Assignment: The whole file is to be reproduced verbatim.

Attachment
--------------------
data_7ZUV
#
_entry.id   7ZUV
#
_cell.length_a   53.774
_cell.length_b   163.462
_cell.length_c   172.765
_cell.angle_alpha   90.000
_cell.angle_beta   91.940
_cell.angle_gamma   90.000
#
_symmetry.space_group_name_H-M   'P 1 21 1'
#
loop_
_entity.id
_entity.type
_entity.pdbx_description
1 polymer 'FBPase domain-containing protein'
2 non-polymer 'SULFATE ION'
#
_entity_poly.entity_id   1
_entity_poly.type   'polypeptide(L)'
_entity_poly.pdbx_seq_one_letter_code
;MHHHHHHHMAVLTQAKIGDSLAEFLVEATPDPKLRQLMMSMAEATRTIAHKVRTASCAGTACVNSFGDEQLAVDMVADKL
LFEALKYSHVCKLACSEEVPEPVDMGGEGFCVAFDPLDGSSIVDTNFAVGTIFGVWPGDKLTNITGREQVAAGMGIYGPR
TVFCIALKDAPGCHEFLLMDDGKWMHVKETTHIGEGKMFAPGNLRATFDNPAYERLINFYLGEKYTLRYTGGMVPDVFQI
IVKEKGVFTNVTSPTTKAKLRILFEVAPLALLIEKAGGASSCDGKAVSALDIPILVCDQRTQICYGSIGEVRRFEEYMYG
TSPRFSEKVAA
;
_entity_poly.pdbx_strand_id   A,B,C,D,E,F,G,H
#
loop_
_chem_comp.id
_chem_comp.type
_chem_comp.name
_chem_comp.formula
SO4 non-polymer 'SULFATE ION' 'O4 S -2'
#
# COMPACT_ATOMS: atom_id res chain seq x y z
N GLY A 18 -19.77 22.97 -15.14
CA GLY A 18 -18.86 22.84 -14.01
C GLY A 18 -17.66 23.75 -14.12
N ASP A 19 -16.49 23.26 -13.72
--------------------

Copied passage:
data_7ZUV
#
_entry.id   7ZUV
#
_cell.length_a   53.774
_cell.length_b   163.462
_cell.length_c   172.765
_cell.angle_alpha   90.000
_cell.angle_beta   91.940
_cell.angle_gamma   90.000
#
_symmetry.space_group_name_H-M   'P 1 21 1'
#
loop_
_entity.id
_entity.type
_entity.pdbx_description
1 polymer 'FBPase domain-containing protein'
2 non-polymer 'SULFATE ION'
#
_entity_poly.entity_id   1
_entity_poly.type   'polypeptide(L)'
_entity_poly.pdbx_seq_one_letter_code
;MHHHHHHHMAVLTQAKIGDSLAEFLVEATPDPKLRQLMMSMAEATRTIAHKVRTASCAGTACVNSFGDEQLAVDMVADKL
LFEALKYSHVCKLACSEEVPEPVDMGGEGFCVAFDPLDGSSIVDTNFAVGTIFGVWPGDKLTNITGREQVAAGMGIYGPR
TVFCIALKDAPGCHEFLLMDDGKWMHVKETTHIGEGKMFAPGNLRATFDNPAYERLINFYLGEKYTLRYTGGMVPDVFQI
IVKEKGVFTNVTSPTTKAKLRILFEVAPLALLIEKAGGASSCDGKAVSALDIPILVCDQRTQICYGSIGEVRRFEEYMYG
TSPRFSEKVAA
;
_entity_poly.pdbx_strand_id   A,B,C,D,E,F,G,H
#
loop_
_chem_comp.id
_chem_comp.type
_chem_comp.name
_chem_comp.formula
SO4 non-polymer 'SULFATE ION' 'O4 S -2'
#
# COMPACT_ATOMS: atom_id res chain seq x y z
N GLY A 18 -19.77 22.97 -15.14
CA GLY A 18 -18.86 22.84 -14.01
C GLY A 18 -17.66 23.75 -14.12
N ASP A 19 -16.49 23.26 -13.72